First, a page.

A repository of tips and tricks (in both English and French) curated by Mirego’s engineering team.
  • jenkins
  • shell
  • xcode

Managing Xcode versions on Jenkins nodes

We use bare metal Mac mini to run our Jenkins worker nodes. For years we've been managing the Xcode version installed on these nodes by relying on the App Store to run the update when a new version of Xcode is available. However, letting the App Store manage which version is installed is like Heisenberg's uncertainty principle. You can know where Xcode will be, but you cannot know which version it will be. With the App Store, one never knows when the App Store update will kick-in. We have ten nodes making it very messy when a new major version of Xcode becomes available. Some node update overnight, and others don't.

Managing Xcode can be scripted thanks to the Xcode-install gem (a.k.a. xcversion).

There are many ways to distribute the gem to every node, but my preferred method is to use bundler. I use git to distribute on every node configuration project with a Gemfile in it.

source 'https://rubygems.org'

gem 'fastlane'
gem 'xcode-install'

This way, bundle install will place the required gem regardless of the ruby version installed on the node and not require system privileges if we're using the system ruby. Then, to run xcversion , all that's needed to do is use bundle exec xcversion.

To automate everything, I've created an xcode-update.sh script that will wrap all the calls to xcversion to manage the installed version. My script uses a parser to figure out the latest versions from Apple automatically. It's a bit shaky still, so I won't include it in this post. However, below I'm placing a sample script that does most of the work without figuring the last version automatically.

#!/usr/bin/env bash

# Make sure the gem is installed
bundle install

# xcversion require an AppleID and Password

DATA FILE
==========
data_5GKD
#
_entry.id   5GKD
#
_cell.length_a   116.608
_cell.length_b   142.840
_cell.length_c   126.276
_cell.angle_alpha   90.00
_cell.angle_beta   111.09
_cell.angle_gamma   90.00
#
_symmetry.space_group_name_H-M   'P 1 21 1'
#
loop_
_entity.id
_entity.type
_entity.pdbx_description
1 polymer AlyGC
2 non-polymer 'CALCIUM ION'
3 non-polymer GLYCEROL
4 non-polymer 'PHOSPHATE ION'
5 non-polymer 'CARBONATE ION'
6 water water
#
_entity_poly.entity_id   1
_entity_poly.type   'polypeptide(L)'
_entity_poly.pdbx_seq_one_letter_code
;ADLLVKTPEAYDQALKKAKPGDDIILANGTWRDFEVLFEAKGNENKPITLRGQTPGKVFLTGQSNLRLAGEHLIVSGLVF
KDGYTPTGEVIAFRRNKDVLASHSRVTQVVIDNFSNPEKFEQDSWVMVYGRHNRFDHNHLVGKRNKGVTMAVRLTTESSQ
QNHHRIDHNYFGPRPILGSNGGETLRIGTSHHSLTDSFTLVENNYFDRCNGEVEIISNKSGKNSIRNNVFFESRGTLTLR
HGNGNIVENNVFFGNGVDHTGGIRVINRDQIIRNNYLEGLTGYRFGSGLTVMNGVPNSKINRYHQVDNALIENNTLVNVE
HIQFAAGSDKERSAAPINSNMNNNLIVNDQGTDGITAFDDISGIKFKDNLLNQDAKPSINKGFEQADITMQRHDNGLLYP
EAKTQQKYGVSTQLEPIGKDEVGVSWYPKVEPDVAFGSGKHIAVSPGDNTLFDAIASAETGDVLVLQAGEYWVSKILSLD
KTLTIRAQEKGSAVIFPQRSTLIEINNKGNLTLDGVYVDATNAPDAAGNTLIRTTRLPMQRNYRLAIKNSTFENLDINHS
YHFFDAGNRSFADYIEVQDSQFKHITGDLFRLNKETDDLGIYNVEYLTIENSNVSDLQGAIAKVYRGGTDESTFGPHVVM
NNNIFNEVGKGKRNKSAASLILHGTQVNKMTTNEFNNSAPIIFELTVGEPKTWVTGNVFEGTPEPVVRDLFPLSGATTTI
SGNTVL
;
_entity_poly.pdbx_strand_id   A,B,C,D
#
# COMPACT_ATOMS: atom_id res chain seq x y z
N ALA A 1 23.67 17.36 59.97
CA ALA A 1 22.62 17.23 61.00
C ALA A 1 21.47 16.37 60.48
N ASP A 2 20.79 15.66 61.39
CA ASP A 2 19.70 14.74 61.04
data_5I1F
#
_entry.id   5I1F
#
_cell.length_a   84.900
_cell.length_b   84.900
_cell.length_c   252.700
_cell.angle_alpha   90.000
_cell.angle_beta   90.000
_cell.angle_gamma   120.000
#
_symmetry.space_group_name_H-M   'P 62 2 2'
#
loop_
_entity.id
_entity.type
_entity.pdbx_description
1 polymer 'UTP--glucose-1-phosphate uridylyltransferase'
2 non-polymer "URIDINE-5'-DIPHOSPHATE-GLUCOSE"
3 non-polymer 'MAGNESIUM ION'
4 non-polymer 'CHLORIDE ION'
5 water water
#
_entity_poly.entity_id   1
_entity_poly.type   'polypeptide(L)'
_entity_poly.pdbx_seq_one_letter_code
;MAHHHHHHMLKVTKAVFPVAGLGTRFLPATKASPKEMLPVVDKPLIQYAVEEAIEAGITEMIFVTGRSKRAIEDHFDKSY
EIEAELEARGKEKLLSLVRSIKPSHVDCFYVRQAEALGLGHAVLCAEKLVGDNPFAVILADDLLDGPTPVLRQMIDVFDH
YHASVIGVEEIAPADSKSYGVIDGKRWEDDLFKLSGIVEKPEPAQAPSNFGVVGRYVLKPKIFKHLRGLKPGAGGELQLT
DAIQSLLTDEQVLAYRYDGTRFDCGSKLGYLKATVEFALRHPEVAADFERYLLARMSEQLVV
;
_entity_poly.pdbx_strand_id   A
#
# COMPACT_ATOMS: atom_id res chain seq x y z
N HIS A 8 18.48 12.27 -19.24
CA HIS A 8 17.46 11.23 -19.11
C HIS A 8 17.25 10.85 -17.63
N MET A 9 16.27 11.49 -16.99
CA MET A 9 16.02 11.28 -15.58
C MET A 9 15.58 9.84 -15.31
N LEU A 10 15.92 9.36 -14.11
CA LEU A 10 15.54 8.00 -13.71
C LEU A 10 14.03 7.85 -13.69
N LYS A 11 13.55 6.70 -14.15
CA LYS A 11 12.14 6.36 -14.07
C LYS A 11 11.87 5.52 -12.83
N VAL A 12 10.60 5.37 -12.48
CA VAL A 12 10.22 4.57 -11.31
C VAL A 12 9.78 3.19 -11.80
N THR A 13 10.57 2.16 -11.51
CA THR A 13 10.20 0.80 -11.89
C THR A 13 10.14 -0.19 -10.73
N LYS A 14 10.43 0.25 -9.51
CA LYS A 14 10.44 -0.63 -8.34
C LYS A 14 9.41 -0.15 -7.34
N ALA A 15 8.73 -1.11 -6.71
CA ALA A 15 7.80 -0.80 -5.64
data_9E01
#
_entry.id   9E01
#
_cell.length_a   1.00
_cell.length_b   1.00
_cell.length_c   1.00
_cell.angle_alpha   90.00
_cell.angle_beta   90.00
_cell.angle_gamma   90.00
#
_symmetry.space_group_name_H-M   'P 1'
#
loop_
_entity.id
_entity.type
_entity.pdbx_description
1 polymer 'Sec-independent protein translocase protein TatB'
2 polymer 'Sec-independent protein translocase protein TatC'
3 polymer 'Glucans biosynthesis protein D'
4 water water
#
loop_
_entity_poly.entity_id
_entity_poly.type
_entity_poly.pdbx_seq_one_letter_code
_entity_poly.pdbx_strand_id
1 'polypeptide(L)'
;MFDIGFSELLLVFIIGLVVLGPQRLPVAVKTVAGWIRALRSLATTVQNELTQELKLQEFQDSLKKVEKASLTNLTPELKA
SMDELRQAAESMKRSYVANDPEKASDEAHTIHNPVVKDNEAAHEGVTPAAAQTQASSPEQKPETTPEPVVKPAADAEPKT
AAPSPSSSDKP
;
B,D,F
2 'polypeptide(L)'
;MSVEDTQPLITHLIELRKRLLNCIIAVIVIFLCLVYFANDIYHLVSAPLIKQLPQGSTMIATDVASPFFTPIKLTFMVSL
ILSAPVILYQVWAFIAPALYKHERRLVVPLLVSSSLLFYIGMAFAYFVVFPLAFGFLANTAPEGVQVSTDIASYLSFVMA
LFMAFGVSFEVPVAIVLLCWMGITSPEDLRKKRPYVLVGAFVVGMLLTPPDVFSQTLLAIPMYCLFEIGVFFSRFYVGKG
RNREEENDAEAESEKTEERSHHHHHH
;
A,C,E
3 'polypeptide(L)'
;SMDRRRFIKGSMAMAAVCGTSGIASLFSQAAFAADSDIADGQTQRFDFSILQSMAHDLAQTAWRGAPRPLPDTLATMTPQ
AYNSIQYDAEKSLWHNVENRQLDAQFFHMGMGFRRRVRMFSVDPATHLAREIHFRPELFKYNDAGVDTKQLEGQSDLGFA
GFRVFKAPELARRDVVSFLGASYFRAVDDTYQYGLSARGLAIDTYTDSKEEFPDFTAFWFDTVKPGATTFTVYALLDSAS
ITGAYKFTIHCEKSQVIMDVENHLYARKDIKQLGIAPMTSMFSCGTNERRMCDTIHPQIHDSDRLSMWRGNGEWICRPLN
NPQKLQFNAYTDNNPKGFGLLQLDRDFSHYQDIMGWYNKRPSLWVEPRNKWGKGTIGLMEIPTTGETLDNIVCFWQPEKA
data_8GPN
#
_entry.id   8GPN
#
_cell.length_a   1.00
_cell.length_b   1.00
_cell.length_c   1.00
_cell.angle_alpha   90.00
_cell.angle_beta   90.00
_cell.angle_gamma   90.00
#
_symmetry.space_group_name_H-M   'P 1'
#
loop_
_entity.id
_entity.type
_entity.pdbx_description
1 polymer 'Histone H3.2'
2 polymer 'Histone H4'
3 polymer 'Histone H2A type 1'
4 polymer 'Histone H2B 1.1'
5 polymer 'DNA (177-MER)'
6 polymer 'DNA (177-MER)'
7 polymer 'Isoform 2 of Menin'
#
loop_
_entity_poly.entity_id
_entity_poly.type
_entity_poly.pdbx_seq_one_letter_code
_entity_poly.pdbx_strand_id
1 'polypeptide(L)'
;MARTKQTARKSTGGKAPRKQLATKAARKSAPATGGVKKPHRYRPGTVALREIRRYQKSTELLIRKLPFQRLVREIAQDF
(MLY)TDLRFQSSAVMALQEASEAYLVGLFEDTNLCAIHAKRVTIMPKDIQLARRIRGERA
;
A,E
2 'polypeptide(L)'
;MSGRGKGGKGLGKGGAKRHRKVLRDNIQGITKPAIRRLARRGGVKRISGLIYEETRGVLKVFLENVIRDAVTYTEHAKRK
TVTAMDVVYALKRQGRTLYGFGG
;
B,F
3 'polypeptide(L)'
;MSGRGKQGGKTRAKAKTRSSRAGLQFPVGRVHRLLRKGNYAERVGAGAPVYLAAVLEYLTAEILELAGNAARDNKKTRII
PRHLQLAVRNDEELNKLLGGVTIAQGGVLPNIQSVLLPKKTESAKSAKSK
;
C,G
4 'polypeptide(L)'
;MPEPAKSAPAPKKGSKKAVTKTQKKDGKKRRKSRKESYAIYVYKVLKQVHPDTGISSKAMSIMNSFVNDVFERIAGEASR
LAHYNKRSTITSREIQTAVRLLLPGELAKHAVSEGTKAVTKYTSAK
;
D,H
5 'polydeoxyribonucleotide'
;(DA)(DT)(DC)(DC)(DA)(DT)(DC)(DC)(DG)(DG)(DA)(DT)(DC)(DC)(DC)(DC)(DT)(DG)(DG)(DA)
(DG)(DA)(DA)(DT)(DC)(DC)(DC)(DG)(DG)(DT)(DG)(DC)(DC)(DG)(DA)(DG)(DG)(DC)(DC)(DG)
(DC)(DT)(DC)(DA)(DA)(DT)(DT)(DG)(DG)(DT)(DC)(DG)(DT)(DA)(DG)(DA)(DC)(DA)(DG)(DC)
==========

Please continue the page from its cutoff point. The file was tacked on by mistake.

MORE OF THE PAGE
if [ -z "${FASTLANE_USER}" ]; then
    echo "FASTLANE_USER is required"
    exit 1
fi

if [ -z "${FASTLANE_PASSWORD}" ]; then
    echo "FASTLNAME_PASSWORD is required"
    exit 1
fi

# Alias the command
xcversion_cmd="bundle exec xcversion"

# Install the required versions
# (this assumes no existing Xcode version on the node)
${xcversion_cmd} install 12.0.1
${xcversion_cmd} install 11.7
${xcversion_cmd} install 12.2 berta 3

# Make sure `xcode-select` points to the right version by default
${xcversion_cmd} select 12.0.1

# Make symlink so builds can refer to the target Xcode with just the major number.
ln -sfv /Applications/Xcode-11.7.app /Applications/Xcode-11.app
ln -sfv /Applications/Xcode-12.0.1.app /Applications/Xcode-12.app

# Ensure there's a /Applications/Xcode.app so build that assume the default location don't fail
ln -sfv /Applications/Xcode-12.0.1.app /Applications/Xcode.app

# Provide a predictable location for the beta version of Xcode.
ln -sfv /Applications/Xcode-12.2.beta.3.app /Applications/Xcode-Beta.app

Finally, to get this going. Creating a Jenkinfile (thank you Jenkins DSL) to automate the entire thing. It maps credentials and uses the elastic-axis plugin to execute on all nodes with a specific label (xcversion in this example)

matrixJob("maintenance/xcode_update") {
  description('Keep Beta, Current and Previous version of Xcode up to date')
  logRotator(1)
  concurrentBuild()
  axes {
    elasticAxis {
      name('Nodes participating in xcode version management')
      labelString('xcversion')
      ignoreOffline(true)
    }
  }
  triggers {
    cron('@weekly')
  }
  wrappers {
    colorizeOutput()
    credentialsBinding {
      usernamePassword('FASTLANE_USER', 'FASTLANE_PASSWORD', 'xcversion-appleid-jenkins')
      usernamePassword('LOCAL_NODE_USERNAME', 'LOCAL_NODE_PASSWORD', 'xcversion-nodes-admin-user')
    }
  }
  steps {
    shell('''
cd ${JENKINS_CONFIG}/xcversion
echo "${LOCAL_NODE_PASSWORD}" | sudo -S -E ./xcode-update.sh
''')
  }
}